Lunch is one of my three favorite meals of the day. Sadly, I usually eat lunch standing at the kitchen counter wolfing down some leftovers. But still, there are worse things. I was delighted to make this working lunch and even more excited to eat it. There will be some posts forthcoming with recipes from the amazing Sweet Paul Magazine, Spring 2012, which if you’re not reading, you totally should be. The food is great but the magazine itself is a work of art! Today’s recipe is from that magazine and is the dessert from the working lunch, Lemon Almond Tart. And it’s soooooooo good! It would be perfect for your Easter table!
Don’t be intimidated by the lemon curd. This recipe makes it simple, just follow the instructions.
Lemon Almond Tart
Recipe courtesy of Sweet Paul Magazine, Spring 2012
- 1 cup almond meal
- 1 1⁄2 cups plain flour
- 1⁄3 cup sugar
- 1 1⁄4 sticks salted butter, cold and in pieces
- 1 egg
- 2 teaspoons grated lemon zest
- 5 large egg yolks
- 3⁄4 cup sugar
- 1 tablespoon grated lemon zest
- 1⁄2 cup lemon juice
- 3⁄4 stick salted butter, cold and in pieces
candied lemon, optional
Place almond meal, flour, and sugar in a bowl and mix. Add the butter and work it into the flour with your fingers. The result should be grainy. Add egg and lemon zest and quickly work the dough together. If it seems dry, just add a few tablespoons of ice water. Wrap the dough in plastic and let it rest in the fridge for at least 1 hour. After an hour, preheat the oven to 375°F.
Take out the dough and roll it out to a thin crust. Place in a greased pie tin or tart dish. Use a fork to prick the bottom. Blind bake for about 15 minutes or until golden. Cool on a wire rack.
Beat egg yolks and sugar until thick and creamy. Place over a hot water bath and add zest, lemon juice, and butter. Beat mixture until it becomes thick and creamy. Pour into the pie crust and cool until serving.
Decorate with candied lemons if desired.
I had never worked with almond meal before, but it’s pretty tasty and gluten free! Once you add the cold butter (note that it’s salted) work it into the dry ingredients by snapping it with your fingers. Use this snapping motion to break down the butter and integrate it into the dry mix. I added about two tablespoons of ice water to get my dough to come together. It’s not the easiest dough to work, but it is forgiving so don’t stress.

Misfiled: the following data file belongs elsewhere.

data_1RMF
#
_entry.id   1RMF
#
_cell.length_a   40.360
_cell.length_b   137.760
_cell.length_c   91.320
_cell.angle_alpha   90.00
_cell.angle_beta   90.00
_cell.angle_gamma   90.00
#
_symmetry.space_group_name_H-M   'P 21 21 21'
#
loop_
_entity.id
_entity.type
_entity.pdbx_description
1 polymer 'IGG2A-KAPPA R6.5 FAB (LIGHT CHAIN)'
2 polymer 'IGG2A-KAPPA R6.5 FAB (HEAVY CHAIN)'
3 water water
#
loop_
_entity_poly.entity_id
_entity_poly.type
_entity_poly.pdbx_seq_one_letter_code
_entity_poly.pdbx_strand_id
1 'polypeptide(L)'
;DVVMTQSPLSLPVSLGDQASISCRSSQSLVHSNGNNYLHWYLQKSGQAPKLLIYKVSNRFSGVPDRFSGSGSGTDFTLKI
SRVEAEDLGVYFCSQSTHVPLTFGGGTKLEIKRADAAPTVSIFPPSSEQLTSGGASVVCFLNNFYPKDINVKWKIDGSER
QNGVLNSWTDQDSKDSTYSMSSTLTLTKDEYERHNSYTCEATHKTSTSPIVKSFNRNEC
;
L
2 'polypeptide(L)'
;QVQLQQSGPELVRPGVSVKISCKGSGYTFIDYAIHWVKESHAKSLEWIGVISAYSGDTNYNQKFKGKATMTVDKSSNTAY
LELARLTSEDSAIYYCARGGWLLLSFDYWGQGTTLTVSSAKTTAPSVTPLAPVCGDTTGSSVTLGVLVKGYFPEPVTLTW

Pat it together in a nice disk, wrap it in plastic and stick it in the fridge. After at least an hour, roll the dough out on a floured surface. I made my circle about nine inches because my tart pan is nine inches. This left me some dough which I cut into strips, baked off, and served as an afternoon snack. Very lemony and very yummy!
Many pies and tarts (quiches, too!) call for blind baking the shell. It’s simple. Line the shell with aluminum foil and fill with dried beans or pie weights. You won’t want to used these beans after they’ve been baked, so store them in an airtight container for the next time you need them. Place the tart pan on a baking sheet and bake for 12-15 minutes, until shell is stable and starts to brown. Remove the shell from the oven and take out the beans and foil. If your crust looks a little anemic (read: pale) stick it back in for another 3-4 minutes. The tart will not be baked so the shell needs to be cooked through.
Once the shell is done, set it aside to cool on a rack and begin the curd.
Beat the egg yolks and sugar in a heat-proof bowl. Place the bowl over a pan of simmering (not boiling!) water and add the zest, lemon juice, and butter. Stir, stir, and stir some more. The curd will thicken and darken slightly to a more rich yellow color. Once the curd has thickened, pour it into the tart shell.
Refrigerate for a few hours or overnight. That’s it! Super simple and perfect for spring!
For our working lunch, I set the tart on the side table. I served it like this!
It has a nice tang to it, not super sweet. You could also serve it with a mint sprig or some homemade whipped cream. Either would be lovely!
What do you like to serve for spring? Do you have a favorite Easter dessert?